When you were pregnant, you were probably graced with a head full of thick and illustrious hair. During this time, postpartum hair loss was probably the least of your worries. In fact, at this time, you were probably thrilled with the quality and texture of your hair and convinced that pregnancy had added new life to your mane. After all, your locks were growing thicker and even faster than ever before.
Then came baby.
After your delivery and sending out your celebratory birth announcements, you were probably flabbergasted and more than a little distressed to find your hair falling out in clumps whenever you combed or brushed it. You probably even dreaded washing it as often as before because of how much you lost after a shower.
Before we delve into the reasons for postpartum hair loss, let’s take a quick look at some practical fixes.
7 Things You Can Do Now
Here are seven things you can do right now that may not restore your hair right away, but your self-confidence in the meantime.
1. Use hair building fibers.
Have you heard of Hair Building Fibers? They’re a temporary hair loss solution that will quickly help you get your confidence back. These hair building fibers are derived from Gossypium Herbaceum and are completely safe, hypoallergenic, and can be used anywhere at any time, applying it in less than a minute.
This treatment works instantly to thicken the look of your hair. These natural looking hair fibers bond to strands of hair surrounding your thinning areas. Not only does this work in seconds, but it is impossible to distinguish the hair building fibers from your real hair.
2. Experiment with hair adornments.
Ladies, you can look stylish adorning your hair in headbands, headwraps, caps, and beanies. These work really well if you are in a rush, but still want to look put together.
3. Change your hair care products.
You may have to choose new hair care products that make your hair look fuller. Products with tea tree and Jamaican castor oil are amazing and help stimulate hair growth. But in the meantime, volumizing mousse or leave-in moisturizer will create the illusion of fuller, thicker hair.
4. Get a haircut.
A skillful stylist can help you choose a different hairstyle, one that will work around your fine hair in the front. Choose a sexy cut that frames your face and is shorter around your forehead. Another thing you might want to try is layering your hair to give it a fuller look.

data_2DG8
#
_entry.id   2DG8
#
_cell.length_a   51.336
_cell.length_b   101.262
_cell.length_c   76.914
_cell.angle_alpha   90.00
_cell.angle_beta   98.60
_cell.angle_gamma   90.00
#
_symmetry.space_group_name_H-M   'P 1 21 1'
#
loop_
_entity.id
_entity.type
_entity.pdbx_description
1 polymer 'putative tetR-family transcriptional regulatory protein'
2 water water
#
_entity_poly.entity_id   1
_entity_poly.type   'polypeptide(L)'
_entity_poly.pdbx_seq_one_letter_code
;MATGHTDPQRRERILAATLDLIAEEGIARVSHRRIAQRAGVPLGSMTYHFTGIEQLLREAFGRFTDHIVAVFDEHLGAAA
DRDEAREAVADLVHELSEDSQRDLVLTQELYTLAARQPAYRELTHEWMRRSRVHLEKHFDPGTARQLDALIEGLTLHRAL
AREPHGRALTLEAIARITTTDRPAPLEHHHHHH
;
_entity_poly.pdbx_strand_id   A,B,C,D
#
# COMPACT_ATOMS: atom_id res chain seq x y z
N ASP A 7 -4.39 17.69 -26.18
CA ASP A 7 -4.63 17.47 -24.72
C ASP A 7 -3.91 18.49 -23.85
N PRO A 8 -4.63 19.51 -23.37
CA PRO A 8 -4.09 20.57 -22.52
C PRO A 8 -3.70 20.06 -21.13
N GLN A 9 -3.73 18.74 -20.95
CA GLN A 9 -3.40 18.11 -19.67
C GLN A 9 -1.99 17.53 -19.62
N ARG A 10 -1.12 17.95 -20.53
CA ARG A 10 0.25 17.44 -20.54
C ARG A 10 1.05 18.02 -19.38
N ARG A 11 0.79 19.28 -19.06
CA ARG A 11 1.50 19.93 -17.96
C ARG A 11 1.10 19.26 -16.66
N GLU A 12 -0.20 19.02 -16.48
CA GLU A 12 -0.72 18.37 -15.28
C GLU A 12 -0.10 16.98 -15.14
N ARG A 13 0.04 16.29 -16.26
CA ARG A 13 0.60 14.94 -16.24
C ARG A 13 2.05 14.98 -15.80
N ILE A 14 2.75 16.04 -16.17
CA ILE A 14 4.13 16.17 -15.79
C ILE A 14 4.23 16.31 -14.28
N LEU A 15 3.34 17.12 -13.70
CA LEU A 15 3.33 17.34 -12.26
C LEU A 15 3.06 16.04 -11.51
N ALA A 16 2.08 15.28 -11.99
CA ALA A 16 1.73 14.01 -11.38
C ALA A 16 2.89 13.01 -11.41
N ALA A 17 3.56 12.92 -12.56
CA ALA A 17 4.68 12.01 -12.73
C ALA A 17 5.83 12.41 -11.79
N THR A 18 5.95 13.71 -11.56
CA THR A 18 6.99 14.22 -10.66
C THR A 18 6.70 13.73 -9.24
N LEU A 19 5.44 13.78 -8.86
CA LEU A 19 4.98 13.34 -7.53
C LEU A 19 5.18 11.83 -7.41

5. Part your hair to the side.
If you don’t want to change your hairstyle, you can try parting your hair in a different way. By parting your hair, you will be able to comb over the thinning hair in the front.
6. Change your hair color.
A new hair color may help camouflage problems like a receding hairline. You can also try glossing, which will give your hair more shine.
7. Enhance the texture of your hair.
If you have sleek, fine and straight hair, it’s harder to hide thinning hair. The thinner areas are easy to notice. However, by using rollers, you can create a natural look with curls.
Reasons for Postpartum Hair Loss
Although you may be somewhat alarmed, don’t panic — you’re not you’re not going bald. First of all, it’s normal to lose some hair every day. Secondly, you are only going through a temporary phase.
Here is what has happened:
During pregnancy, your body produced a higher level of estrogen. This affected the resting phase of hair growth. Hair that would normally fall out to be replaced by new hair, now stays in place. This was the phase when you actually had thicker hair than before. However, after you gave birth, the opposite happened. Your estrogen levels fell and the hair that was frozen in place now starts to fall out in large amounts. This process usually starts either during the third or the fourth month postpartum.
Usually, postpartum hair loss ends in about six months, although for some women it can end after a year. The entire cycle is hormonal. It is not due to many of the reasons people attribute to hair loss: a poor diet, insufficient hydration, not getting the right vitamins or minerals, or an excessive use of blow dryers, hair curlers, or product buildup on the scalp. Hair usually falls out around the hairline, although in some women it may fall from all over. Hair may fall out copiously when you’re in the shower or when you’re combing or brushing your hair.
Although your first reaction may have been that you’re going bald at an alarming rate, this is far from what is actually happening. Rest assured, you won’t be needing hair restoration. In six months to a year, your hair will resume its natural growth cycle.
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